Writing Productivity Tip: Write When You’re Not Writing
When people speak about writing productivity, they usually talk about the drafting phase of writing. How many words can you write in an hour? How many pages per day?
More relevant, of course, is the question of how quickly you can turn around a project.
Optimizing writing productivity isn’t simply about managing the time you spend with pen to paper, or fingers on keyboard. It’s about managing the sum total of time you have for the project, and setting your brain to work using different kinds of focus and attention. Use your non-writing time well, and the drafting phase becomes more efficient and fun.
Two Types of Attention
In the book Focus, Daniel Goleman writes about multiple kinds of attention, including goal-oriented, top-down attention, and open, bottom-up attention.
Clearly, writing requires top-down focus. But you’ll write with more fluidity and creativity if you set aside time for the creative, wandering thoughts. Says Goleman, “Open awareness creates a mental platform for creative breakthroughs and unexpected insights.”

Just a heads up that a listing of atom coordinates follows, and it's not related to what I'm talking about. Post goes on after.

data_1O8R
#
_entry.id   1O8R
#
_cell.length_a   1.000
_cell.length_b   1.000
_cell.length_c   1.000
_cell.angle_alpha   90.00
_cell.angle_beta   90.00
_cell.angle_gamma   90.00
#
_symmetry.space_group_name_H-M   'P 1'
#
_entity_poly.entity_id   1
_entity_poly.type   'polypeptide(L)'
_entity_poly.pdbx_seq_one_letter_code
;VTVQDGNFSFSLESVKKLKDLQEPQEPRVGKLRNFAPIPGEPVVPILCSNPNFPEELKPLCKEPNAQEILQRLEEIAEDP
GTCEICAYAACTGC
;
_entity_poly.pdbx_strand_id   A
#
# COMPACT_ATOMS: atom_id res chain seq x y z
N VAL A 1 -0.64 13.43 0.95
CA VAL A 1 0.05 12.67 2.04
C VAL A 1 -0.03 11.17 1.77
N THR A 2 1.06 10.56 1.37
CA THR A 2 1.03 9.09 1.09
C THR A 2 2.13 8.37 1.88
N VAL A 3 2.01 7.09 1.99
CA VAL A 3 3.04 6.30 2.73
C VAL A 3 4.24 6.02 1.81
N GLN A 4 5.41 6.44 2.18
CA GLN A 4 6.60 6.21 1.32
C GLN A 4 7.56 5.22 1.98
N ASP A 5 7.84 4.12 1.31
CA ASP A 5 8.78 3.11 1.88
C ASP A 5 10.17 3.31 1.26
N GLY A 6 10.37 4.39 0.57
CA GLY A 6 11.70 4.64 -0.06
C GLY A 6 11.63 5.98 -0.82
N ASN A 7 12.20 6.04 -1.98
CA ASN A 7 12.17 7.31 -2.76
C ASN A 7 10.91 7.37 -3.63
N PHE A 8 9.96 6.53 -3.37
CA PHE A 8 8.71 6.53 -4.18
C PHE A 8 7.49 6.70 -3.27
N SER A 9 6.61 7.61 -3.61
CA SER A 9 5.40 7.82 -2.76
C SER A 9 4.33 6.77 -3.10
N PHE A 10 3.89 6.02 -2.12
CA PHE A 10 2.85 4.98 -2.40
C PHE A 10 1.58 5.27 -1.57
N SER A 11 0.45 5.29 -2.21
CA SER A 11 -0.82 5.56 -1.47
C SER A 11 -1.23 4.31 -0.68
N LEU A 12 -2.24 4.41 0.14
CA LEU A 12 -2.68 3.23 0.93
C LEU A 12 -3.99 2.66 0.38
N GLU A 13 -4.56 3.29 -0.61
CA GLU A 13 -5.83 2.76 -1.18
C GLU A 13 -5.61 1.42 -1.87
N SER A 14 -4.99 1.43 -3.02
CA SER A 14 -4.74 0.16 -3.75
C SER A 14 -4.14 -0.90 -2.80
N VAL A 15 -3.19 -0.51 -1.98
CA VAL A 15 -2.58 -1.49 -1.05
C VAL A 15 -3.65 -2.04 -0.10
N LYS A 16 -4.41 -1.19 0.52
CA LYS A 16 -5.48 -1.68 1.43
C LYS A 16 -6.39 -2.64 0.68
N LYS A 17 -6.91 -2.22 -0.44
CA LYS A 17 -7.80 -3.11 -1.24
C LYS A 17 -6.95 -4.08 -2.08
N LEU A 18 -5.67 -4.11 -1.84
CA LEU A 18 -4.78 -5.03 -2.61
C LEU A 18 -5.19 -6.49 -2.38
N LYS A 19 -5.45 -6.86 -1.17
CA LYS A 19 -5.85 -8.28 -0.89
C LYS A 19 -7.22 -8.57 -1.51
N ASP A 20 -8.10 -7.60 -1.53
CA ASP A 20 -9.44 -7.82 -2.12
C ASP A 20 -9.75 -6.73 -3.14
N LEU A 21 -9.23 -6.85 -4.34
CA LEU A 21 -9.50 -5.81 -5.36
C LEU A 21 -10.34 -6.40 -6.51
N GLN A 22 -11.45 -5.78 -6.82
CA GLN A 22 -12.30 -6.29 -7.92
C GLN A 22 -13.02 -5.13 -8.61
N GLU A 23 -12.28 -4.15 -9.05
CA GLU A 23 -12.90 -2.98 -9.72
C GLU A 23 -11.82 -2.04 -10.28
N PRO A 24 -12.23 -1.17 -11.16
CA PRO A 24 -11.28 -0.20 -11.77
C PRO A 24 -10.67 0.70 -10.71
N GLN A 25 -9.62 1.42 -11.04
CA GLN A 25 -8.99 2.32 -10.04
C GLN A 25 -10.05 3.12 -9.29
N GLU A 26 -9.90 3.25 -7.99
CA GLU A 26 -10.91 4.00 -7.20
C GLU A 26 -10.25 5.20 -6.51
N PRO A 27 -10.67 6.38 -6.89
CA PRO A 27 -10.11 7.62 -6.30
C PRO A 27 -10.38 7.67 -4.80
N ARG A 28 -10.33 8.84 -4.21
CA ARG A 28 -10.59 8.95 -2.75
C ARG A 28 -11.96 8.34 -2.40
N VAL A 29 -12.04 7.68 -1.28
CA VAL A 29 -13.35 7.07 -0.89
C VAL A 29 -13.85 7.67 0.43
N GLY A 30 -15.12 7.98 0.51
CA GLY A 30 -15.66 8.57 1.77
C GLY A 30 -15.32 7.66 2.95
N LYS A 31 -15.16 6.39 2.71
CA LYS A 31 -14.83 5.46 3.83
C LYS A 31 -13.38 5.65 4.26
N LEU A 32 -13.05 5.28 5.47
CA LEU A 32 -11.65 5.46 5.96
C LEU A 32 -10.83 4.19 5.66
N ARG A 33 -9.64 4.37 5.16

When working on a writing project, I intentionally schedule time with bursts of focused attention (researching, outlining, drafting), and breaks. In those breaks, I let my brain work on the writing in different ways.
The fastest path to inspiration is to remove yourself from the writing environment and go someplace where your mind can wander.
- Take a walk outdoors.
- Go to the gym – I find that the rowing machine is a terrific writing/thinking environment.
- Take a shower. (The drought in California has put a damper on long showers, alas.)
While you’re walking or wandering, invite yourself to think about the topic you’re working on. Instead of trying to focus, let your mind wander and return to the subject. During open attention, new insights and connections often appear.
If that happens, write them down as soon as practically possible. The awkward truth is that the best insights arrive when it’s least convenient to write them down. Keep a pen and paper handy, record a voice note in your phone, or create a mnemonic so you can remember the idea.
When you next sit down with focused attention to write, you’ll be starting from a different place, and the process should be smoother and faster.